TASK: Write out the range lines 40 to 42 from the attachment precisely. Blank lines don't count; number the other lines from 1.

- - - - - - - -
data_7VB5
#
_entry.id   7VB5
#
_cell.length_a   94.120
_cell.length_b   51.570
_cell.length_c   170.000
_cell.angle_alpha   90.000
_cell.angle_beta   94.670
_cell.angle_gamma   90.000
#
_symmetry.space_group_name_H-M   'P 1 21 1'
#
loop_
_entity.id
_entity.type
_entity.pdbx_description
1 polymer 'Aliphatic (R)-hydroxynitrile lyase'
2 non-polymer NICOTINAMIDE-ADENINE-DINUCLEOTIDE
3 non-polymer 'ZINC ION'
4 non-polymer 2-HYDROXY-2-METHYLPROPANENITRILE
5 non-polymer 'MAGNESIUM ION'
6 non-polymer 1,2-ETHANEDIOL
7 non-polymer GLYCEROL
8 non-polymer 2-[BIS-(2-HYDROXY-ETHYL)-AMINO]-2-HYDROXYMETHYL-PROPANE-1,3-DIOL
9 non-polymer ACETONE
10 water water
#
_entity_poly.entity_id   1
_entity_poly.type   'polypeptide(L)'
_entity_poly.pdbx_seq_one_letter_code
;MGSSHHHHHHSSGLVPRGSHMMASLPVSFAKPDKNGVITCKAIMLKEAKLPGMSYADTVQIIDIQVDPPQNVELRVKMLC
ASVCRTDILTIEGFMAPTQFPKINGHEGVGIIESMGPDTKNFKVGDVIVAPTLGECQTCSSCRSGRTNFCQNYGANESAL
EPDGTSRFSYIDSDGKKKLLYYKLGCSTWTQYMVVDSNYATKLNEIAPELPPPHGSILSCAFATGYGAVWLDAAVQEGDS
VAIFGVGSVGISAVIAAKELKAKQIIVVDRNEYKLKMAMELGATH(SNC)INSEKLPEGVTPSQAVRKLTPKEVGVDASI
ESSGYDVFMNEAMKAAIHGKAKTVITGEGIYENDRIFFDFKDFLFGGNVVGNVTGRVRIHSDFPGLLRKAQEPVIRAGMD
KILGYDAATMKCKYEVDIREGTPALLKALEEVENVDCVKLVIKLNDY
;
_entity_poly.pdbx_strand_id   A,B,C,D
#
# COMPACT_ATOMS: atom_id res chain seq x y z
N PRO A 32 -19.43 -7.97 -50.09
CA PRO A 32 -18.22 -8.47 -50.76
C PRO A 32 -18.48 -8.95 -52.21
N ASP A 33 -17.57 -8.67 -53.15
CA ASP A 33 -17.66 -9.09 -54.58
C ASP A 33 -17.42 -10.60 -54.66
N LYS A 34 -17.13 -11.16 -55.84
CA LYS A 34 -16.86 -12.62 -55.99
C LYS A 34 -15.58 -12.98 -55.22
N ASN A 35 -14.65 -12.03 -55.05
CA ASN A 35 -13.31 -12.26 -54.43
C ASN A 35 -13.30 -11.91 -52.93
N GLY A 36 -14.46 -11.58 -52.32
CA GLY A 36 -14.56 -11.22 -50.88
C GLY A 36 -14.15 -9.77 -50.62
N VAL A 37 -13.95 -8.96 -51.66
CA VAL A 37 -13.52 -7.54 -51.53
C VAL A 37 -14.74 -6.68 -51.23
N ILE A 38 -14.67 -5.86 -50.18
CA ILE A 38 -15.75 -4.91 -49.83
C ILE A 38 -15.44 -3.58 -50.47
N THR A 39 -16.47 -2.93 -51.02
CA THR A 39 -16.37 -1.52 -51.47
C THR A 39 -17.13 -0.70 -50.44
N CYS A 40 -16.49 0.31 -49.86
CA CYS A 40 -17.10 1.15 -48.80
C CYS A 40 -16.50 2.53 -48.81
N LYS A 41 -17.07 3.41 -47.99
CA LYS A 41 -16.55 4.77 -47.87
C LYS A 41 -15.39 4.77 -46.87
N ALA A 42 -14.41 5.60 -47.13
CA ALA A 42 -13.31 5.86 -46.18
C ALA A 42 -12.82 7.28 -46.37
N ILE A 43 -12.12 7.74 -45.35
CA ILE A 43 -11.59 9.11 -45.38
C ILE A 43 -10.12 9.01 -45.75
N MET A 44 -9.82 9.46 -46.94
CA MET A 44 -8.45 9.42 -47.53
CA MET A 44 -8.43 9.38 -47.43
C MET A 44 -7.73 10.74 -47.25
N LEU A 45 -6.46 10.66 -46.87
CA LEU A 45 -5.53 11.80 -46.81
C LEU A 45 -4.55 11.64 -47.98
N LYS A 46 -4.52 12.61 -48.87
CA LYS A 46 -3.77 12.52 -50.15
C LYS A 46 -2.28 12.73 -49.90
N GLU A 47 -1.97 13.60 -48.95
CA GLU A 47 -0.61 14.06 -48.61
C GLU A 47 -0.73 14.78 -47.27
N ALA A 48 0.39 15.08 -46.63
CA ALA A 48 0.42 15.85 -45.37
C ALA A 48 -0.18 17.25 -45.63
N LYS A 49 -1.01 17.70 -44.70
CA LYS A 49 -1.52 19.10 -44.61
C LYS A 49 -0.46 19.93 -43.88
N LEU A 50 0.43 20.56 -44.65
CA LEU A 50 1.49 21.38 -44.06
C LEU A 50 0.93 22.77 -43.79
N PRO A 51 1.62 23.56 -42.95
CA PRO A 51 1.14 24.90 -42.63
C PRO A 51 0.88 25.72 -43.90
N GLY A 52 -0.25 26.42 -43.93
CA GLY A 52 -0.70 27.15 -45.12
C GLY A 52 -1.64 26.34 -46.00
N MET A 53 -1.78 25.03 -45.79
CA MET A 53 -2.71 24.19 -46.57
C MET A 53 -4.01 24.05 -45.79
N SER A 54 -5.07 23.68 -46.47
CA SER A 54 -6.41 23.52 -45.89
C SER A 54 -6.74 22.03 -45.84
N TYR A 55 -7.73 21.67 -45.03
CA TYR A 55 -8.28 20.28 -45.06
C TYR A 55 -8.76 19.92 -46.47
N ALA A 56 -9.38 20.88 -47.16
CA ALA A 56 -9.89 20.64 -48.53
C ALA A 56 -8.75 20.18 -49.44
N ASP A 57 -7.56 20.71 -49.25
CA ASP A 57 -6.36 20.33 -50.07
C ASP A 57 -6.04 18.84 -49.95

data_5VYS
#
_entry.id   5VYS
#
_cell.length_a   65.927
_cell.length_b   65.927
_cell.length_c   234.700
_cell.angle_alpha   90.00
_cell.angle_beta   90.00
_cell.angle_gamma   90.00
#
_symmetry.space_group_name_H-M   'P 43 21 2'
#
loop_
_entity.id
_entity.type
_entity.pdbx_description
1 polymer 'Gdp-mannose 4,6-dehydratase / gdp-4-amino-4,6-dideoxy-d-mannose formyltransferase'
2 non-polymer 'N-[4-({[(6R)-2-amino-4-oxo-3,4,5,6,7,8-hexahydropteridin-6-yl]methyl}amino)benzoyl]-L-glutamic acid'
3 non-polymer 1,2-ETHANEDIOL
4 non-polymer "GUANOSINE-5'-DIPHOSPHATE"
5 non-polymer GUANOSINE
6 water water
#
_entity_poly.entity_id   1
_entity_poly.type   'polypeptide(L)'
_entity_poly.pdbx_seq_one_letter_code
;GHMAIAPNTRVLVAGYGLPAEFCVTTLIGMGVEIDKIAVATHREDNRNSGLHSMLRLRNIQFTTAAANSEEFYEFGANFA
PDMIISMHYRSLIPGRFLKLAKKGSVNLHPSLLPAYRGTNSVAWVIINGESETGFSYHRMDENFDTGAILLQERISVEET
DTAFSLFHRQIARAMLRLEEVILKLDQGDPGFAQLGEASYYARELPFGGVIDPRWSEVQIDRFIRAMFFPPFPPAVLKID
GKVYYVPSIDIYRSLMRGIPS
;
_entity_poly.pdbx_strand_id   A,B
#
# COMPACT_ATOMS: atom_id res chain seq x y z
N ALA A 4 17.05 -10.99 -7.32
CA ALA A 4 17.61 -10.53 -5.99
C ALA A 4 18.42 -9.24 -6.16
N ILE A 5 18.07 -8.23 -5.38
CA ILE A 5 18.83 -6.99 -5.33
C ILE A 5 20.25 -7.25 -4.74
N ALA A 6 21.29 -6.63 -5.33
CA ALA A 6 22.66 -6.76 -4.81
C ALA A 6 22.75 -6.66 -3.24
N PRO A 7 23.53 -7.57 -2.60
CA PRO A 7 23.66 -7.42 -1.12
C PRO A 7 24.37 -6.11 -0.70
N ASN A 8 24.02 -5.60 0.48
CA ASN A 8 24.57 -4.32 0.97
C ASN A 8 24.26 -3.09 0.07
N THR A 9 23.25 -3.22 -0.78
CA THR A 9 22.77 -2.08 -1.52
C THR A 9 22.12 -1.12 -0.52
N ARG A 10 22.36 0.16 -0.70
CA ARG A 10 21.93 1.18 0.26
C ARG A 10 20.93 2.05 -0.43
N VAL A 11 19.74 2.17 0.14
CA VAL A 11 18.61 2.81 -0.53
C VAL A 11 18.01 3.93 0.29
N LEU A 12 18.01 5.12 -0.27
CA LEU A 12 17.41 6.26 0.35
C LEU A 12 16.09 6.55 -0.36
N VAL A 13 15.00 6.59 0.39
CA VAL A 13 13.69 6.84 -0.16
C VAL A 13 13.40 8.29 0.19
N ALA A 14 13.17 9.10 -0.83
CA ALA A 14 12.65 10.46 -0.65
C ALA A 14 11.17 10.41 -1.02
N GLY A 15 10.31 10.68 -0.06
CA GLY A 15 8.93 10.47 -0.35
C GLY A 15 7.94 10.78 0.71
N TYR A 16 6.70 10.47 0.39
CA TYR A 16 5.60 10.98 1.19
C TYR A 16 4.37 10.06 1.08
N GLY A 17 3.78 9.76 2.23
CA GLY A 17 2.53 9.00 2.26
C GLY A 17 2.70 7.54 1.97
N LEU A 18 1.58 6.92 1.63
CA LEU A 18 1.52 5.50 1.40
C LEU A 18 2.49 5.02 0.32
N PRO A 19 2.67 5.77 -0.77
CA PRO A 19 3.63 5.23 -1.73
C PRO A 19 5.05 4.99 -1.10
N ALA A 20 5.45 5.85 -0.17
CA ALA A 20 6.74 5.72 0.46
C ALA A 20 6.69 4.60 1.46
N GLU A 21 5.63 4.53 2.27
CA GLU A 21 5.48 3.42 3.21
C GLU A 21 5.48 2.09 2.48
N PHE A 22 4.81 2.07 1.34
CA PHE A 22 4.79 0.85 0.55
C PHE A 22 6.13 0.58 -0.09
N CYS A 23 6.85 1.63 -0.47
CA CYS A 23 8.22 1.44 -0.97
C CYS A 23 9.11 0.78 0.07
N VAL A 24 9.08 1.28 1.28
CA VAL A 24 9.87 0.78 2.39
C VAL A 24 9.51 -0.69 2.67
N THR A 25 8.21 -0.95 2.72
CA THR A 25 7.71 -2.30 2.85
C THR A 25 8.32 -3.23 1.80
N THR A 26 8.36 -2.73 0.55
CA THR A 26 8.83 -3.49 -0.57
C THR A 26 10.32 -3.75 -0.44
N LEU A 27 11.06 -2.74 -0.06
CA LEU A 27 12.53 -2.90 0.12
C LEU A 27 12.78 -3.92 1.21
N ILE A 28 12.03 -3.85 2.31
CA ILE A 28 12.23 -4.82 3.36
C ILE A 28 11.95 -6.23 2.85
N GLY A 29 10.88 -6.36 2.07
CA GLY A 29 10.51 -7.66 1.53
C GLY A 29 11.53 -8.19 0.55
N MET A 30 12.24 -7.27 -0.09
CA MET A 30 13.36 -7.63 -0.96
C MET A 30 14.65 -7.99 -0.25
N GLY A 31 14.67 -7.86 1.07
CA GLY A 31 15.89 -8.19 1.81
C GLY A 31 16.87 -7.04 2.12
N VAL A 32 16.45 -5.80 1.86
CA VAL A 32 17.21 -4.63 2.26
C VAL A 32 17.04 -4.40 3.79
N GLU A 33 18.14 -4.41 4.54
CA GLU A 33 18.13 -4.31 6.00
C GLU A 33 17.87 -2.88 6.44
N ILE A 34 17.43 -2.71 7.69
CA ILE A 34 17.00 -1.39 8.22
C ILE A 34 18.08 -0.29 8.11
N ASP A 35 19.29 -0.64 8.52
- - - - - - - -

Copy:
#
# COMPACT_ATOMS: atom_id res chain seq x y z
N PRO A 32 -19.43 -7.97 -50.09